Friday, August 9, 2013


A year ago today was my mom's last radiation treatment - a day of celebration and smiles.  I had no idea what the next few weeks would bring us but I knew we'd fight through it just as we had the previous seven weeks.

It's true, there was a sense of fear once treatment was over.  With treatment there was a plan.  We knew what was happening everyday.  We fell into a routine.  Not a fun routine.  Not a routine that you ever want to find yourself in but a routine none the less.  Once treatment ended we just waited and prayed that all would turn out alright.  We had no idea.  We just had no idea.

Grief can be so isolating.  I truly had no idea the depth of pain of losing a parent until I was plunged into it - and really, how can you comprehend something like this unless you've experienced it yourself.  I guess I've found it even more difficult as time has gone on.  It seems like people expect that you will get over it in a few weeks, months, etc., but the waves of pain keep coming and I have no doubt will continue to do so for the foreseeable future.  I think being pregnant made me feel even more isolated.  Everyone was so excited and looked at me as if I should be exuding happiness but I just did not feel that way.  I guess being pregnant was almost a constant reminder that my mom was not going to be there, that she and my babies are going to miss out on that relationship.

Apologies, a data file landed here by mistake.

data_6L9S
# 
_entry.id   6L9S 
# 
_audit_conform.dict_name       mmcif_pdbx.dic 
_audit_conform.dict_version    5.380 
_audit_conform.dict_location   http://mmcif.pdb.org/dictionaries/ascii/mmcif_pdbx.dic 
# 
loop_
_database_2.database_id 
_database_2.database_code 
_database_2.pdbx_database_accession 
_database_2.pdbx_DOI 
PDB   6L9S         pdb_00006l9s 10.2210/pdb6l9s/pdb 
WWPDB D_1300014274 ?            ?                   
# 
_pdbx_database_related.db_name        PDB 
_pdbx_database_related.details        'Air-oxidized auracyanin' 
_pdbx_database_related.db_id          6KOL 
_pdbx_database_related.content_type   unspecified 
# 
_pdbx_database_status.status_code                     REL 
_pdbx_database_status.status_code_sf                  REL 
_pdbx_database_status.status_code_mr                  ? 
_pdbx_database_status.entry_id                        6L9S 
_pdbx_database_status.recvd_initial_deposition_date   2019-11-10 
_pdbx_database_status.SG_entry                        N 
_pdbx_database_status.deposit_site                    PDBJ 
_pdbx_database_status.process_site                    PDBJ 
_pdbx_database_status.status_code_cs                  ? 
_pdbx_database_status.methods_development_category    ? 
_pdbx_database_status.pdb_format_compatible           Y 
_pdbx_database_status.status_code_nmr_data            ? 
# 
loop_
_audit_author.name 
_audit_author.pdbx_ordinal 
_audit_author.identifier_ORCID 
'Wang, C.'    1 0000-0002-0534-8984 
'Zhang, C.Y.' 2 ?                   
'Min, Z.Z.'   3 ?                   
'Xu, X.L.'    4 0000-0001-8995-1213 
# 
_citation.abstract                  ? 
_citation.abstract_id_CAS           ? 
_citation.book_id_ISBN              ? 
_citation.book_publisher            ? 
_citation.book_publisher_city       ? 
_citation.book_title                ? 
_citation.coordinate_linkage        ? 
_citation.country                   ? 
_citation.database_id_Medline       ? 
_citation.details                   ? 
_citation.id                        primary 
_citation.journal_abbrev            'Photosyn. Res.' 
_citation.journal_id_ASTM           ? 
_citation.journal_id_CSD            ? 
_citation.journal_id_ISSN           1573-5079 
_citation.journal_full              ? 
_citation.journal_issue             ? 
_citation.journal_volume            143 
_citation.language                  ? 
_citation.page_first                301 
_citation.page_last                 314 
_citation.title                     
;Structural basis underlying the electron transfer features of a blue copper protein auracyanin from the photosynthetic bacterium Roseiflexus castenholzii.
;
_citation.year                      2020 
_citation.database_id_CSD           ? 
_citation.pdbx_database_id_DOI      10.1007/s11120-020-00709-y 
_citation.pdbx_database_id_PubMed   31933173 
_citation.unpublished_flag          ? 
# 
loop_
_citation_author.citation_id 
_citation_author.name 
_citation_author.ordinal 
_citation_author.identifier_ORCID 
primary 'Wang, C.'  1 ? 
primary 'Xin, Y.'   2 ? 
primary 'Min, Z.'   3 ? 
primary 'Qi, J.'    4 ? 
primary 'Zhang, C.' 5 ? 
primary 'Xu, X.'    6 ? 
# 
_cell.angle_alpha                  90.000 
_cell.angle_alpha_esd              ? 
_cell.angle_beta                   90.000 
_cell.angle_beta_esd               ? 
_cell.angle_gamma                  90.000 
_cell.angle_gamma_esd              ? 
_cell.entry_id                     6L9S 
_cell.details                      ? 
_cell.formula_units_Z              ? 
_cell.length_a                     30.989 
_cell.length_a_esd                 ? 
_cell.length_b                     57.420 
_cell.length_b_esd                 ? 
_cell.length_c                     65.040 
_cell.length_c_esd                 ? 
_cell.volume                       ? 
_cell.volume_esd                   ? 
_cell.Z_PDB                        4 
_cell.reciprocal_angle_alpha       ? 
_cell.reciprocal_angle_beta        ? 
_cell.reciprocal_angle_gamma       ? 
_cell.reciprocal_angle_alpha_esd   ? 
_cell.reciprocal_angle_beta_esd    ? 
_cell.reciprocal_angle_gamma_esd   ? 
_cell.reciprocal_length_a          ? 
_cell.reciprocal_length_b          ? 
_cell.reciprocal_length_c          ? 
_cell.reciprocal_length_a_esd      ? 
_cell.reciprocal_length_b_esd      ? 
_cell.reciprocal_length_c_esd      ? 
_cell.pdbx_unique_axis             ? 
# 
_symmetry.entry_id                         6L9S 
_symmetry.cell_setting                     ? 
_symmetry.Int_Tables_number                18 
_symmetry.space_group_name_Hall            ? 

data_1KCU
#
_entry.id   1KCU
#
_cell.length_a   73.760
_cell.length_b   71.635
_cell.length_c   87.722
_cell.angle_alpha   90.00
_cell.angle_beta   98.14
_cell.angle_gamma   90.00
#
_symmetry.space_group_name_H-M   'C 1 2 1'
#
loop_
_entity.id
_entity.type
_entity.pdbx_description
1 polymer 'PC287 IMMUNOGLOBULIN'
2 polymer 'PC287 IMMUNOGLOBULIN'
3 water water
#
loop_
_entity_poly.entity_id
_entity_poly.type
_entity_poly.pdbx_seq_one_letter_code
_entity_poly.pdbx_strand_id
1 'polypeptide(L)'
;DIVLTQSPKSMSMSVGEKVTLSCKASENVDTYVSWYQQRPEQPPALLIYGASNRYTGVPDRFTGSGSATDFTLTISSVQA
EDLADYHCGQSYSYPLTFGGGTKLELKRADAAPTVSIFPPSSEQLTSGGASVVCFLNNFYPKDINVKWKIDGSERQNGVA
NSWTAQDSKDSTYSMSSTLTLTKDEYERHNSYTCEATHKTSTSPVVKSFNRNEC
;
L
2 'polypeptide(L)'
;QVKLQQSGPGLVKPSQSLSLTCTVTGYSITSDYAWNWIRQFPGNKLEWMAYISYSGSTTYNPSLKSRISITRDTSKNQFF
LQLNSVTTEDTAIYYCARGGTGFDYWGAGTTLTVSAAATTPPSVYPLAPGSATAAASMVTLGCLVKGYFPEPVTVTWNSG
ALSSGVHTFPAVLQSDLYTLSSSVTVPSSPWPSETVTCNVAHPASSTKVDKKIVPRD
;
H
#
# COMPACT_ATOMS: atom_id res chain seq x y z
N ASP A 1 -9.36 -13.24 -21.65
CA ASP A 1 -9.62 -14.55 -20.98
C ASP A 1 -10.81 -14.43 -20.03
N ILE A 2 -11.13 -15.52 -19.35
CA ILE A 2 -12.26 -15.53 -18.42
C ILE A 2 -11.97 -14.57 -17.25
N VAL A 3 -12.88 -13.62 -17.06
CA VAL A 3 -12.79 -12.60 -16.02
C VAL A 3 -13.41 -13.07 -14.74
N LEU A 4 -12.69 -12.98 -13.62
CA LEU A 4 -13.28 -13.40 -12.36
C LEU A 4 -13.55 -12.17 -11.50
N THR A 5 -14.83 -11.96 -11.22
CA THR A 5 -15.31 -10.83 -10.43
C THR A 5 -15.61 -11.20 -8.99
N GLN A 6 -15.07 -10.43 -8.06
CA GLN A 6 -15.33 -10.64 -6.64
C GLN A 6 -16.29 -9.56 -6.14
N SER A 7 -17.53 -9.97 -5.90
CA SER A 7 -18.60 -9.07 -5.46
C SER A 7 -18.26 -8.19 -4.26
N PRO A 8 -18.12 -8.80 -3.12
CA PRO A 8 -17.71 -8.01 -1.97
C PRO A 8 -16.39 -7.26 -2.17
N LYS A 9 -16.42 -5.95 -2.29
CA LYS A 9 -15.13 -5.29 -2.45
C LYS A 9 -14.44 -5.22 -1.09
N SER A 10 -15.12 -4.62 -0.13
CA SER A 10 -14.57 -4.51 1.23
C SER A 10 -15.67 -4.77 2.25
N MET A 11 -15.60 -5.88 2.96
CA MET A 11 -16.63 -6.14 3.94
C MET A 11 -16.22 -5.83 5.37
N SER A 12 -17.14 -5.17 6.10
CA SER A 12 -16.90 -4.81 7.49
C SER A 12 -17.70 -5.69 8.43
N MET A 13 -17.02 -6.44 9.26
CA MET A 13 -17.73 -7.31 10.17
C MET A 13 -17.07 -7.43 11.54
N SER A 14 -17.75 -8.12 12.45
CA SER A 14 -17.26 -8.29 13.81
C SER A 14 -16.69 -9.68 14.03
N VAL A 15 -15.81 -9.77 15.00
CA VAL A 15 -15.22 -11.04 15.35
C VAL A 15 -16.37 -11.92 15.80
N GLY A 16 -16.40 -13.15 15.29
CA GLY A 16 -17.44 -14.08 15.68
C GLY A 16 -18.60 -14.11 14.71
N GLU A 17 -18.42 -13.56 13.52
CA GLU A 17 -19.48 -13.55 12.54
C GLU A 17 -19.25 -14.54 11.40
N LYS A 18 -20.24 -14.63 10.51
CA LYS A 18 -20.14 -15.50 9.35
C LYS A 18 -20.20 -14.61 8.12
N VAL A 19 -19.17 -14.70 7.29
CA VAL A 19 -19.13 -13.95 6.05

The chaplain at the hospital said to us that tremendous grief is the price you pay for tremendous love.  I don't think truer words were ever spoken.  In the end I am so thankful for the time we did have with my mom, that she and I had such a close relationship and that I have so many amazing memories.  This summer my mom, dad and sister Elizabeth (she was on summer break from grad school) lived in a hotel in Rochester, MN for seven weeks so that she could have treatments at the Mayo Clinic which was right across the street.  Rochester is only about a 75 minutes drive from the Twin Cities where my other sister and I live.  We went down there at least once a week and I was able to take a few days off from work to be there with her for some of her treatments.  As crazy as it sounds, it was a real bonding experience.  We were a team (I even had Team Dee Gee shirts made for everyone) and were there to support my mom in every way possible.  I can honestly say that we all did everything we could do, there are no regrets.  Sometimes you just can't understand why things happen but just need to believe that it was part of the plan.  I know that my mom is my biggest cheerleader in heaven.  I know that she was proud of me, that I am who I am because of her, that I can draw on so many good times and strong values to help shape my own family.  She taught me how to be a good person, to work hard, to treat others with respect, to help others whenever possible and to do everything with a positive attitude.  I know these things because of her and while I will miss her every day for the rest of my life, I can live my life as a tribute to her. 

This is such a "one day at a time" kind of process.  All of the "firsts" have been hard but it does get a little easier everyday.  My husband has been so strong and supportive through all of this.  I couldn't have asked for anything better.  I draw strength from my family, my friends and the knowledge that I will see my mom again someday.

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